Matthew van der Want is terug met sy nuwe album terrorlove ná ’n rukkie se stilte. Dié album word die 22ste Julie vrygestel. Klyntji het met hom hieroor gepraat, oor sy skryfproses en waar hy op die oomblik is.
- Hoe lank het terrorlove se totstandkomings-proses geneem?
The whole thing has taken about two years from writing the first song in June 2014 to its release in July 2016. It’s the first album I’ve done that I have deliberately and self-consciously focused around a theme, as opposed to just recording the last ten songs I’ve written, as was the case with my other albums. Once the theme and ideas that I wanted to communicate with the album were in place, the songs came quickly, without the struggles that characterised my songwriting previously. I then spent a long time and lots of energy on recording the songs. In fact, the recording took well over a year of pretty much daily work on it.
I’m also very happy that Just Music has got behind the album. They’re being great to me. I was getting very despondent doing that side of the work myself.
- Musikant wees is nou nie jou dayjob nie – so jy is seker beperk tot jou vrye tyd as dit kom by skryf en opneem?
Yes, I am limited by my work as an attorney. But because I run my own law firm, I am able to make the time to work on my music and have been able to spend many, many (many) hours working on the album, often until late at night, emerging bleary eyed to help people with their legal problems in the morning.
- Verder met daai work-life balance: dis prokureur wees en dan is daar nog familielewe. Jy noem op die firma se webwerf dat jou kitaar vir eers “bagged/boxed/binned” is. Ook: “I confirm that James Phillips was right when he said that being a musician in South Africa is like climbing a fire-escape with a grand piano strapped to your back handing R100 notes to anyone you pass on the way down. Or up.” Tog is jy hier en terug met nog ’n album – what changed?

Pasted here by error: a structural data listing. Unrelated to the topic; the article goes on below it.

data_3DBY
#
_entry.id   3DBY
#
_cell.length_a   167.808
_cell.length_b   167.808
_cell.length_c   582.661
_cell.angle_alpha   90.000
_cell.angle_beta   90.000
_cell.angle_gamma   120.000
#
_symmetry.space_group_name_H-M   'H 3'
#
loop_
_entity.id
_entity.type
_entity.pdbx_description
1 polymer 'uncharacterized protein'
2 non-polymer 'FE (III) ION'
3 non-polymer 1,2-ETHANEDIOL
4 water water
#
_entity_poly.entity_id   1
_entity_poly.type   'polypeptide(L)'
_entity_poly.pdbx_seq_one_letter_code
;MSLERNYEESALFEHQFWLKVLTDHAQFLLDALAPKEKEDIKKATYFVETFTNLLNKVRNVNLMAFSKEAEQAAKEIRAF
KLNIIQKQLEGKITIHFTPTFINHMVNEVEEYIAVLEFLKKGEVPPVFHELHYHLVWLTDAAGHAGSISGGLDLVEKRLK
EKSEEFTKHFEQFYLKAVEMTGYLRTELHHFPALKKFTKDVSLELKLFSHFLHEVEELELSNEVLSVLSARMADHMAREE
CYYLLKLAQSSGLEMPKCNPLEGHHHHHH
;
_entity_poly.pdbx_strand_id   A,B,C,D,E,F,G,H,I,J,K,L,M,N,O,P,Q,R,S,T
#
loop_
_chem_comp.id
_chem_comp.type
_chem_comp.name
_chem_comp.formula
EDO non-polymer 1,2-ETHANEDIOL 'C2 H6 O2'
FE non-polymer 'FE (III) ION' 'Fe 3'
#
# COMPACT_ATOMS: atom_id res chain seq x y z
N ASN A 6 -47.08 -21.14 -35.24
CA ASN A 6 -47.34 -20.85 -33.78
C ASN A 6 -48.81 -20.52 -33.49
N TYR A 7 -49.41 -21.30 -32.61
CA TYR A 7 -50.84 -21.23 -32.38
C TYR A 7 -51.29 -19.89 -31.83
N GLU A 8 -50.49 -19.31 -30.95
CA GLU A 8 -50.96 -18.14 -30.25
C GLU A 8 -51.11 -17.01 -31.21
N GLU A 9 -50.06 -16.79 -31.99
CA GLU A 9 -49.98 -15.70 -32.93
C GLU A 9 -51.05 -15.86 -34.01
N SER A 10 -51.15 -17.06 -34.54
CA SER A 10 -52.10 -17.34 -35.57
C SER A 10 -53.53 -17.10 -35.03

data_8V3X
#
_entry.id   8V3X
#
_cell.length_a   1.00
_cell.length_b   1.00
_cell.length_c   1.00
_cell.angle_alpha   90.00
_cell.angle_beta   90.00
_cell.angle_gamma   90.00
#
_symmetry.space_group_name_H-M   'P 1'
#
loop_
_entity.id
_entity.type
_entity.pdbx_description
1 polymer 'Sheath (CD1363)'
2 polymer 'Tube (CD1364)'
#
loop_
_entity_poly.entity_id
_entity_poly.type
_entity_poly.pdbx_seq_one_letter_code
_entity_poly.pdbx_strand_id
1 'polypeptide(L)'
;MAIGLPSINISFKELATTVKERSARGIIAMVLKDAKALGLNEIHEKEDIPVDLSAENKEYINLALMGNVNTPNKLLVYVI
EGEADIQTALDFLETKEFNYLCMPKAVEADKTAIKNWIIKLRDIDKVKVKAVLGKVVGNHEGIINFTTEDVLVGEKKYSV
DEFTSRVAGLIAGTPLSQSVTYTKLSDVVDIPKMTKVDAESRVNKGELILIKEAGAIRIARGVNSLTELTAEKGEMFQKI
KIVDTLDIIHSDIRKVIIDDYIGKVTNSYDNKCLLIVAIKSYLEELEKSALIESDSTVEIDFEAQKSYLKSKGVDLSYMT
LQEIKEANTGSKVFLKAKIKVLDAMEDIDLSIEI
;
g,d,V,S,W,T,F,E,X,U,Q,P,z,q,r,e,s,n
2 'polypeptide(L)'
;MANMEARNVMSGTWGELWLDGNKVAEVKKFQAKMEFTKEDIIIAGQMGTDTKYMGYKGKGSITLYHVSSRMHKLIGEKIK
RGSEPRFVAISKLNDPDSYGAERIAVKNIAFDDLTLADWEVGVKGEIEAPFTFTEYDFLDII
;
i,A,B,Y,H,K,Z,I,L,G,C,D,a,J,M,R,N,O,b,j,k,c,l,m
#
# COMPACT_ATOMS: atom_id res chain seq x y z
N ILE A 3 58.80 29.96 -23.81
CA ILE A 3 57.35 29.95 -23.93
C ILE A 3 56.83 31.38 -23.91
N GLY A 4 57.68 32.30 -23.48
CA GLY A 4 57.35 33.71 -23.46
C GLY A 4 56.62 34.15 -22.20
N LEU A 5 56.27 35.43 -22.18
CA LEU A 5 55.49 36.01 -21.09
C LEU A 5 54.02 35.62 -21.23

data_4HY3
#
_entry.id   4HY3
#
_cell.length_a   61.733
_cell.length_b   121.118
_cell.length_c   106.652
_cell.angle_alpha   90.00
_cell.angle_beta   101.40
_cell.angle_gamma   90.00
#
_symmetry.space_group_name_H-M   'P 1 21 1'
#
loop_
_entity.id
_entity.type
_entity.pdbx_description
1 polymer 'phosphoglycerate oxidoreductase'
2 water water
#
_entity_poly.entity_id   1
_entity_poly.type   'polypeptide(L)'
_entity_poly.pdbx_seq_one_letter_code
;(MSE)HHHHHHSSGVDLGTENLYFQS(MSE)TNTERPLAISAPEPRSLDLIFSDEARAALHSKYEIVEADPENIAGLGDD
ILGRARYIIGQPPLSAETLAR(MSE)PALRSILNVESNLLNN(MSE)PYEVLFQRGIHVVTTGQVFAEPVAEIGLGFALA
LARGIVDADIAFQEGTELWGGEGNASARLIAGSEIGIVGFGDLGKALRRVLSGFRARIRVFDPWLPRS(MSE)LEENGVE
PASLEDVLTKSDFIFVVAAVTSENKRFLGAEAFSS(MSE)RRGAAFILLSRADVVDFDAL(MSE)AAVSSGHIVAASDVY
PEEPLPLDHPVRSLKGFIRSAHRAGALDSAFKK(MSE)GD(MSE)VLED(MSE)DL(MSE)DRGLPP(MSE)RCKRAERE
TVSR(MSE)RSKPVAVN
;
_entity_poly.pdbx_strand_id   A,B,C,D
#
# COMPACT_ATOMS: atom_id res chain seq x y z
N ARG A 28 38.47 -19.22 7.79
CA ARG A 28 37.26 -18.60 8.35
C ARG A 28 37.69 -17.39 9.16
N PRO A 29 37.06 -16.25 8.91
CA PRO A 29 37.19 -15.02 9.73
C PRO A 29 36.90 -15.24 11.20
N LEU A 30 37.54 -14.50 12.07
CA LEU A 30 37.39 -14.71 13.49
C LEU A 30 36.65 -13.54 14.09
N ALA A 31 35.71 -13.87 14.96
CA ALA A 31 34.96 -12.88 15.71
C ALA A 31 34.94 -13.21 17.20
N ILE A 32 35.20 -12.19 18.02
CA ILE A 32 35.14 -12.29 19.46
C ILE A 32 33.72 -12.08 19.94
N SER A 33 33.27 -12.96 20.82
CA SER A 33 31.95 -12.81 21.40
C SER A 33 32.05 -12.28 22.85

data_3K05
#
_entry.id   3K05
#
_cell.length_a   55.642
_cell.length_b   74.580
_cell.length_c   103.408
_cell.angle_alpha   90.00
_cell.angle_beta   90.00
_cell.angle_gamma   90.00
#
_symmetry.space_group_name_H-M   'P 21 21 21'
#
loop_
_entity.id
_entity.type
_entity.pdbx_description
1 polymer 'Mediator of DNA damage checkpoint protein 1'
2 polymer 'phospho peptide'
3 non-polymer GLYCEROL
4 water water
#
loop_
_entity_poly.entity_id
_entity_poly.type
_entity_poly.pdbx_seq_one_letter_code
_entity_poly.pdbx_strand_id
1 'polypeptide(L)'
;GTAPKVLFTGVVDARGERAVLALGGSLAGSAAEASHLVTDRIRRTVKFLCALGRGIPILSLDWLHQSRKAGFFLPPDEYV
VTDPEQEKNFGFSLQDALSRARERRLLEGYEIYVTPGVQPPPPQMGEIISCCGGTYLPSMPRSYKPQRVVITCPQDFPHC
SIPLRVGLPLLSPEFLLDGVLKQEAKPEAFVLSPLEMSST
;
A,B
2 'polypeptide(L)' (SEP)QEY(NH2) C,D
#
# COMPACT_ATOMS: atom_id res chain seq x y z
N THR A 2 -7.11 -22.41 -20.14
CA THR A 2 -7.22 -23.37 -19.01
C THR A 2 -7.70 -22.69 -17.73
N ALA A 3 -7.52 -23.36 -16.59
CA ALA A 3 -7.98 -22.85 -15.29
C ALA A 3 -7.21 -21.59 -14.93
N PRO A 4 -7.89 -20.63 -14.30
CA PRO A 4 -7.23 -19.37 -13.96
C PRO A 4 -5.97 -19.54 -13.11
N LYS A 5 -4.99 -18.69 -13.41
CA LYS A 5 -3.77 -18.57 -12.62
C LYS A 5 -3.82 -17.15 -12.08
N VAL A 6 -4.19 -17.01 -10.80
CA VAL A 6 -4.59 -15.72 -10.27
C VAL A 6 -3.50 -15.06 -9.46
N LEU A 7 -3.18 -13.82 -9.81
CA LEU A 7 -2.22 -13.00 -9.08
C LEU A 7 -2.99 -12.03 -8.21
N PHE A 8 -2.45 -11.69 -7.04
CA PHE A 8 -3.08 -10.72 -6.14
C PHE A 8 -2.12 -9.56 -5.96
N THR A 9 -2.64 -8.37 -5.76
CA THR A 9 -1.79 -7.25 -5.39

I’ve always struggled with the fact that my music doesn’t appeal to everybody because of its very personal nature. On the one hand, I think the musical work I’ve done is important and deserves more recognition than it has received, but on the other hand, I came to realise and accept that working in this market making the type of music that I make was never going to make me enough money to live the life I want to live and to support my three lovely daughters. So I stopped doing it for a living, which has really helped me to learn to just enjoy the process of writing and recording songs, without the pressure of having to worry about whether anyone was going to buy the stuff and support my live performances. I’ve found it quite freeing creatively not to rely on music for money. My music has really become a tool I use to cope with the harder things and more complicated and difficult emotions that I face. I use it as a weird sort of therapy these days.
- Jou musiek word geken vir donker lirieke oor die lewe, liefde en bestaan. In ’n goeie manier. Uit wat put jy inspirasie? Is daar tye wat jy die pen neersit? Wat is die dryf agter die musiek? Die nuwe album dui aan dat daar ’n interplay is tussen “terror” en “love”.
I’ve only ever been able to write songs about what I feel. It’s a way of writing that is often in danger of being too introspective and losing its intended audience. That’s why it makes me so happy when somebody tells me that a song I have written has moved them or made them feel less alone with their own feelings. Because that tells me that I’m not alone with mine, and that what I feel is acceptable and understandable and that it is possible for someone I don’t even know to relate to my feelings. It’s powerful and lovely to communicate successfully about intense, difficult and complicated emotions with someone you don’t know.